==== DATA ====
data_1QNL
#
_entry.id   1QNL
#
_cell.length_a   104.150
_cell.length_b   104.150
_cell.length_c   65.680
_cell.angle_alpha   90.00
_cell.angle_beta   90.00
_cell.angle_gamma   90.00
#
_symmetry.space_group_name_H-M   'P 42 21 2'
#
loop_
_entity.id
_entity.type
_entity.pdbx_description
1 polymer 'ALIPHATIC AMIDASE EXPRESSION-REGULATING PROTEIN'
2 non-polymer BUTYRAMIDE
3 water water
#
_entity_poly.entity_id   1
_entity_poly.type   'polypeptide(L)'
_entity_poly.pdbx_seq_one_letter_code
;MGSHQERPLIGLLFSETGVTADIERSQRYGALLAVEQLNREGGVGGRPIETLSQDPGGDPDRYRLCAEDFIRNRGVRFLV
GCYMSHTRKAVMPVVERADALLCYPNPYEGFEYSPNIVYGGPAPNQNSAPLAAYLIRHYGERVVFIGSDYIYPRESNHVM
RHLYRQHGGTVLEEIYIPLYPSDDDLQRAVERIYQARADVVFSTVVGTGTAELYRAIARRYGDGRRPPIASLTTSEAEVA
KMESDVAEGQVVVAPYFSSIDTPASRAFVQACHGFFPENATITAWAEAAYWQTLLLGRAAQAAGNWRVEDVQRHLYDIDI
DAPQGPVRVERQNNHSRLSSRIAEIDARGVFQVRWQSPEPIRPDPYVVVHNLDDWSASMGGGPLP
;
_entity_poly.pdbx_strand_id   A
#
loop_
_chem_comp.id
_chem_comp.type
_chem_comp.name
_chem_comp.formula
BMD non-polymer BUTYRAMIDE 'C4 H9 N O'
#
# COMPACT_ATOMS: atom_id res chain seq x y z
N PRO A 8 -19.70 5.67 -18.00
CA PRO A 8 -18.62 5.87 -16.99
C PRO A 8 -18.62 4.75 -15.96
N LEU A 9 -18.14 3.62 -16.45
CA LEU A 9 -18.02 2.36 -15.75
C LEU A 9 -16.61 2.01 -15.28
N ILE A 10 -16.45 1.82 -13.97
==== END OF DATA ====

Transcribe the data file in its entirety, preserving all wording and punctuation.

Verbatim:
data_1QNL
#
_entry.id   1QNL
#
_cell.length_a   104.150
_cell.length_b   104.150
_cell.length_c   65.680
_cell.angle_alpha   90.00
_cell.angle_beta   90.00
_cell.angle_gamma   90.00
#
_symmetry.space_group_name_H-M   'P 42 21 2'
#
loop_
_entity.id
_entity.type
_entity.pdbx_description
1 polymer 'ALIPHATIC AMIDASE EXPRESSION-REGULATING PROTEIN'
2 non-polymer BUTYRAMIDE
3 water water
#
_entity_poly.entity_id   1
_entity_poly.type   'polypeptide(L)'
_entity_poly.pdbx_seq_one_letter_code
;MGSHQERPLIGLLFSETGVTADIERSQRYGALLAVEQLNREGGVGGRPIETLSQDPGGDPDRYRLCAEDFIRNRGVRFLV
GCYMSHTRKAVMPVVERADALLCYPNPYEGFEYSPNIVYGGPAPNQNSAPLAAYLIRHYGERVVFIGSDYIYPRESNHVM
RHLYRQHGGTVLEEIYIPLYPSDDDLQRAVERIYQARADVVFSTVVGTGTAELYRAIARRYGDGRRPPIASLTTSEAEVA
KMESDVAEGQVVVAPYFSSIDTPASRAFVQACHGFFPENATITAWAEAAYWQTLLLGRAAQAAGNWRVEDVQRHLYDIDI
DAPQGPVRVERQNNHSRLSSRIAEIDARGVFQVRWQSPEPIRPDPYVVVHNLDDWSASMGGGPLP
;
_entity_poly.pdbx_strand_id   A
#
loop_
_chem_comp.id
_chem_comp.type
_chem_comp.name
_chem_comp.formula
BMD non-polymer BUTYRAMIDE 'C4 H9 N O'
#
# COMPACT_ATOMS: atom_id res chain seq x y z
N PRO A 8 -19.70 5.67 -18.00
CA PRO A 8 -18.62 5.87 -16.99
C PRO A 8 -18.62 4.75 -15.96
N LEU A 9 -18.14 3.62 -16.45
CA LEU A 9 -18.02 2.36 -15.75
C LEU A 9 -16.61 2.01 -15.28
N ILE A 10 -16.45 1.82 -13.97